The illusive rows of ghostly flowers are actually a fungus feeding on fungi that’s feeding on tree roots. They’re epiparasites, or parasites sourcing nutrients from other parasites.
Eastern Native American tribes once used ghost pipe as an anticonvulsive and painkiller.
A bike ride to a secret spot off South Milledge reveals a neon patch of orange on the forest floor. Click here for a simple and delicious recipe by Isa Chandra Moskowitz.
In the Chattahoochee-Oconee National Forest, a chance encounter with this earthstar over a year ago required balance. Literally.
The High Shoals Creek Falls Trail was closed, but a fallen tree offered intrepid hikers views of the waterfall. A mud-caked log was the only route across the creek after a tree chopped the footbridge in half.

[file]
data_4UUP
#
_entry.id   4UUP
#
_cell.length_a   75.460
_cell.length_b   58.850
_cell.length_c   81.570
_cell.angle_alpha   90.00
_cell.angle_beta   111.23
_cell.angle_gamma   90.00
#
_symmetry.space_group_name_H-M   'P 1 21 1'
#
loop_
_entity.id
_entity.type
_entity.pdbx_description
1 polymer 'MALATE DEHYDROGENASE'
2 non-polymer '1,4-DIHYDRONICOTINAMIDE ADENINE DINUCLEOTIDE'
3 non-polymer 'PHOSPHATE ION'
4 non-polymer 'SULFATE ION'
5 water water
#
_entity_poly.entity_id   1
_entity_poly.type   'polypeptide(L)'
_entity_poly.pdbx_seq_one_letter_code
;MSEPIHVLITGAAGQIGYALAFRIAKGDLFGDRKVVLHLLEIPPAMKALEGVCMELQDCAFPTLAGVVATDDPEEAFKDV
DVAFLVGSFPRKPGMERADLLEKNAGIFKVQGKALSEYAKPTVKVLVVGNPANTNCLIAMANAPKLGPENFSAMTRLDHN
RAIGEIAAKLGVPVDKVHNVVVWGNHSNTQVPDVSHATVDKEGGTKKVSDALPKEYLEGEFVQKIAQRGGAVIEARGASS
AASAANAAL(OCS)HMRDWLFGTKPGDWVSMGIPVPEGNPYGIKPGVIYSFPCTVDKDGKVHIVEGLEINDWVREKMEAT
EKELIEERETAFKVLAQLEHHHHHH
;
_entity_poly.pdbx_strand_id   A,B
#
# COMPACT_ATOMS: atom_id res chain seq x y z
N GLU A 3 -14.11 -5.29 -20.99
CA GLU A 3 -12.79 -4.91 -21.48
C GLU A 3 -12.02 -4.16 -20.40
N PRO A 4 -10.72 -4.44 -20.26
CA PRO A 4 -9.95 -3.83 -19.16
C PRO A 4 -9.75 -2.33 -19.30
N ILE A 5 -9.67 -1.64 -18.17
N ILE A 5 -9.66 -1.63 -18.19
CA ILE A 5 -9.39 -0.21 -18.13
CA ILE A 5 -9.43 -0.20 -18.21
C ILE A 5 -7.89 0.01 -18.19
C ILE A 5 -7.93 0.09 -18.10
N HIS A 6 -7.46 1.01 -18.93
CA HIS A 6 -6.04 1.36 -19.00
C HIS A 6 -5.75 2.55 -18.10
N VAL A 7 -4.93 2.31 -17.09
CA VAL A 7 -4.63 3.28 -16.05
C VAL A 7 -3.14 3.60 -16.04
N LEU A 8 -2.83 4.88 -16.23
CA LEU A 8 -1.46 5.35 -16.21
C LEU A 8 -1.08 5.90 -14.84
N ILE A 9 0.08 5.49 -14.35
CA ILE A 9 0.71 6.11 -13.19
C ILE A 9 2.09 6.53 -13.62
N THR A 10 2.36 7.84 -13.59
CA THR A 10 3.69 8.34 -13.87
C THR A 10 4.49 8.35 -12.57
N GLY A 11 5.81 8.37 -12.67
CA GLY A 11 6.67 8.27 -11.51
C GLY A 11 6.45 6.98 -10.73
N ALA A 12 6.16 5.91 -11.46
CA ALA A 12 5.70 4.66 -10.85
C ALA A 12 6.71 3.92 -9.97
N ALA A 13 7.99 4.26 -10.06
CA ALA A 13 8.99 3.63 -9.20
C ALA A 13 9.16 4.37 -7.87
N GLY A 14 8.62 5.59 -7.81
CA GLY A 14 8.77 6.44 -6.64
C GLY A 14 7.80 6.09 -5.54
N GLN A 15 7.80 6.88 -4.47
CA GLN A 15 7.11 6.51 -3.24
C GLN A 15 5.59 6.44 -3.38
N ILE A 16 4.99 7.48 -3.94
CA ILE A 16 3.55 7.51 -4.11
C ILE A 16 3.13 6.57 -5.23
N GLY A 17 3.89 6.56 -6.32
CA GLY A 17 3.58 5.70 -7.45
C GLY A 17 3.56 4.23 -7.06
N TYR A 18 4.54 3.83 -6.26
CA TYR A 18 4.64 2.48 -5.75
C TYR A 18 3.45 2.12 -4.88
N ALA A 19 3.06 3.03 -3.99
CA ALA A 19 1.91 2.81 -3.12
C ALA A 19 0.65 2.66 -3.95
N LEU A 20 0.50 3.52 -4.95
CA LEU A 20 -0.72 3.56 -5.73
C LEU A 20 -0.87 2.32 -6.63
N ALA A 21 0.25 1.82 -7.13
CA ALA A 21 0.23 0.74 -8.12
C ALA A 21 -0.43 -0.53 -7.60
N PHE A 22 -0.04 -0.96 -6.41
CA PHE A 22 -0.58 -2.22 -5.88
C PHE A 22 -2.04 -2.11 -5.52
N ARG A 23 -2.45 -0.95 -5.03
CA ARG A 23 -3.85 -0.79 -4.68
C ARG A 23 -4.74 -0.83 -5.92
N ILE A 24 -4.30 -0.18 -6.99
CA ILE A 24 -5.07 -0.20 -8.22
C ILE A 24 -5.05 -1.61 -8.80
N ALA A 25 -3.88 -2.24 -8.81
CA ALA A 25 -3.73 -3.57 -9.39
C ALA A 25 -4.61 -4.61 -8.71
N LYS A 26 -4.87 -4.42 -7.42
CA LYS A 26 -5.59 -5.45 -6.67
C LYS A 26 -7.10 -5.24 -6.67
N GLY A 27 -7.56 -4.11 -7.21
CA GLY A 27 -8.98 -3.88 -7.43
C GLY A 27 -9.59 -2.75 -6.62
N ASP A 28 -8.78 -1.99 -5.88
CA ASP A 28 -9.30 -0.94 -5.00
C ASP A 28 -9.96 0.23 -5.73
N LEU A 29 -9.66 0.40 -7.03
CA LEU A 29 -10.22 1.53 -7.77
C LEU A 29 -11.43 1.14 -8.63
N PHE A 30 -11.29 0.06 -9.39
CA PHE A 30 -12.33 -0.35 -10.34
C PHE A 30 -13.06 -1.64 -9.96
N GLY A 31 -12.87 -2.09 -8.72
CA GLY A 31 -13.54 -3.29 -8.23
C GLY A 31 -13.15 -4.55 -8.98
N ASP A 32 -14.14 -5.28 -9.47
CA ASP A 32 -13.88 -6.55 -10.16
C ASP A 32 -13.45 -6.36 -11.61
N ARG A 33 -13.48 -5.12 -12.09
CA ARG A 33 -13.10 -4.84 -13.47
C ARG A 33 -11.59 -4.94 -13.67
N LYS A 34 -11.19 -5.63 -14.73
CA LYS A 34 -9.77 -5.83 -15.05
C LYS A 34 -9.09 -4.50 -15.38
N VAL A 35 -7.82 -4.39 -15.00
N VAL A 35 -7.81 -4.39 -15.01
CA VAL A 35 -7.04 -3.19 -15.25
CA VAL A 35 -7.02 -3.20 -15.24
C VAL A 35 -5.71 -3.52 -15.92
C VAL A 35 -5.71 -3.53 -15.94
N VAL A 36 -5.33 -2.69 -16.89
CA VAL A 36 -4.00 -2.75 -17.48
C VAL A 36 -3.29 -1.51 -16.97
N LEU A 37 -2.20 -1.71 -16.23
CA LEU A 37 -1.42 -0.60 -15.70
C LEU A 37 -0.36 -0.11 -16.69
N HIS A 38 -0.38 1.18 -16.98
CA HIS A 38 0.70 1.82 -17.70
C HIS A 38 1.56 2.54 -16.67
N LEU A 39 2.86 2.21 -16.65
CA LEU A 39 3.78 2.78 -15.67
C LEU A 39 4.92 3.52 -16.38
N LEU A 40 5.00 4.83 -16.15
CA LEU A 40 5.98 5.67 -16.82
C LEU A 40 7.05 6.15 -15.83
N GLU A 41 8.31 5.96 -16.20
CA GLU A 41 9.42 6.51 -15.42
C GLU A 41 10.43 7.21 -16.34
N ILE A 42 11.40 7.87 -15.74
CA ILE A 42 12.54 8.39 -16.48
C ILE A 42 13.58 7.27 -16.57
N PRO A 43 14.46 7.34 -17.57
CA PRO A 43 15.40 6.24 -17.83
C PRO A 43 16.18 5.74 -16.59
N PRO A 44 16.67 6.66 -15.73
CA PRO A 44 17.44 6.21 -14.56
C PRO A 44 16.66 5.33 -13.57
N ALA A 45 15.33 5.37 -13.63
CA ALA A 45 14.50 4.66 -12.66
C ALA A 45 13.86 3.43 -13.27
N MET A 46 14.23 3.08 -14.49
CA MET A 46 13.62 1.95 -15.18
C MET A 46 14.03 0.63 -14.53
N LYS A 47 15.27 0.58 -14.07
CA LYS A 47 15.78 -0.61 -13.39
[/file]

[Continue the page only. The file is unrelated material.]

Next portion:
The curious alien spore sac rested on a rock next to the platform/overlook.
While hiking the Deep Creek Trail into the Great Smoky Mountains National Park, coral, turkey tail and other curious fungi sprout from the humus below.
Click here for Isa Chandra Moskowitz’s vegan white wine garlic chanterelle recipe (which I’ll try after verifying they’re actually chanterelles).
The cost of photographing these fleshy folks was five yellow jacket stingers. More from Pig Trail…